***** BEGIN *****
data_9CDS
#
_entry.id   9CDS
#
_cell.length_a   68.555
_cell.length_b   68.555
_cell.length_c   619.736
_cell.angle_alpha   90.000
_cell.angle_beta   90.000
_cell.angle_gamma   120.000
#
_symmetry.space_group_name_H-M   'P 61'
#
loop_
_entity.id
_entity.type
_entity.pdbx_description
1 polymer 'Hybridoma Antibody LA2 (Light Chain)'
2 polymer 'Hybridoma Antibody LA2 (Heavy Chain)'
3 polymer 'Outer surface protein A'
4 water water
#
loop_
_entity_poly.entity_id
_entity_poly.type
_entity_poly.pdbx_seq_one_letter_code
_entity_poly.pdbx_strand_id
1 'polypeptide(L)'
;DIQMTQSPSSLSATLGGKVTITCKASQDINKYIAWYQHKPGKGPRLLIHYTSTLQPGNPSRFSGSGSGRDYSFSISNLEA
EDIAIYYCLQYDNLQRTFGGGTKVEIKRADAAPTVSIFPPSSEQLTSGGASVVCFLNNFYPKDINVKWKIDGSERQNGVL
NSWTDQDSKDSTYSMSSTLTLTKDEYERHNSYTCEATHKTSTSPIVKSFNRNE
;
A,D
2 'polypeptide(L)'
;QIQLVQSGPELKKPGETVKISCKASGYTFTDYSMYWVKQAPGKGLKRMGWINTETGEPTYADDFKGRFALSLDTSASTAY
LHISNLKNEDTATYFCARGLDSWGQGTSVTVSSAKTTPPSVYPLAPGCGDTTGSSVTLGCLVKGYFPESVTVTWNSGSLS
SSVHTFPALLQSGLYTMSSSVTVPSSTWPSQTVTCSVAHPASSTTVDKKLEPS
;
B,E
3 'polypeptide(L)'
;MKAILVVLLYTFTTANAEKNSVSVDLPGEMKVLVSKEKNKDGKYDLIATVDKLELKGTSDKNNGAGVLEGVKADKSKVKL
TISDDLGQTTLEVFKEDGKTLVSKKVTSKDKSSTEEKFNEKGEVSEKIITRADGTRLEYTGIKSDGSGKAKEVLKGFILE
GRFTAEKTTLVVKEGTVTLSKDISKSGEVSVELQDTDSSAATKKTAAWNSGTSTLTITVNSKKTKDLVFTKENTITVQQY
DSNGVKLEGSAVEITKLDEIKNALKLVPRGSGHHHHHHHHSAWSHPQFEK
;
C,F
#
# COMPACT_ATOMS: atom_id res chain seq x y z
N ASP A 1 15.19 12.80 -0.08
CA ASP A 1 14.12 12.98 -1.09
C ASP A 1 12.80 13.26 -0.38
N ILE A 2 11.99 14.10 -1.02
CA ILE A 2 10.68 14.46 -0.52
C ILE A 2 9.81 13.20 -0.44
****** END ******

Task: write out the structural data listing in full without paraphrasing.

data_9CDS
#
_entry.id   9CDS
#
_cell.length_a   68.555
_cell.length_b   68.555
_cell.length_c   619.736
_cell.angle_alpha   90.000
_cell.angle_beta   90.000
_cell.angle_gamma   120.000
#
_symmetry.space_group_name_H-M   'P 61'
#
loop_
_entity.id
_entity.type
_entity.pdbx_description
1 polymer 'Hybridoma Antibody LA2 (Light Chain)'
2 polymer 'Hybridoma Antibody LA2 (Heavy Chain)'
3 polymer 'Outer surface protein A'
4 water water
#
loop_
_entity_poly.entity_id
_entity_poly.type
_entity_poly.pdbx_seq_one_letter_code
_entity_poly.pdbx_strand_id
1 'polypeptide(L)'
;DIQMTQSPSSLSATLGGKVTITCKASQDINKYIAWYQHKPGKGPRLLIHYTSTLQPGNPSRFSGSGSGRDYSFSISNLEA
EDIAIYYCLQYDNLQRTFGGGTKVEIKRADAAPTVSIFPPSSEQLTSGGASVVCFLNNFYPKDINVKWKIDGSERQNGVL
NSWTDQDSKDSTYSMSSTLTLTKDEYERHNSYTCEATHKTSTSPIVKSFNRNE
;
A,D
2 'polypeptide(L)'
;QIQLVQSGPELKKPGETVKISCKASGYTFTDYSMYWVKQAPGKGLKRMGWINTETGEPTYADDFKGRFALSLDTSASTAY
LHISNLKNEDTATYFCARGLDSWGQGTSVTVSSAKTTPPSVYPLAPGCGDTTGSSVTLGCLVKGYFPESVTVTWNSGSLS
SSVHTFPALLQSGLYTMSSSVTVPSSTWPSQTVTCSVAHPASSTTVDKKLEPS
;
B,E
3 'polypeptide(L)'
;MKAILVVLLYTFTTANAEKNSVSVDLPGEMKVLVSKEKNKDGKYDLIATVDKLELKGTSDKNNGAGVLEGVKADKSKVKL
TISDDLGQTTLEVFKEDGKTLVSKKVTSKDKSSTEEKFNEKGEVSEKIITRADGTRLEYTGIKSDGSGKAKEVLKGFILE
GRFTAEKTTLVVKEGTVTLSKDISKSGEVSVELQDTDSSAATKKTAAWNSGTSTLTITVNSKKTKDLVFTKENTITVQQY
DSNGVKLEGSAVEITKLDEIKNALKLVPRGSGHHHHHHHHSAWSHPQFEK
;
C,F
#
# COMPACT_ATOMS: atom_id res chain seq x y z
N ASP A 1 15.19 12.80 -0.08
CA ASP A 1 14.12 12.98 -1.09
C ASP A 1 12.80 13.26 -0.38
N ILE A 2 11.99 14.10 -1.02
CA ILE A 2 10.68 14.46 -0.52
C ILE A 2 9.81 13.20 -0.44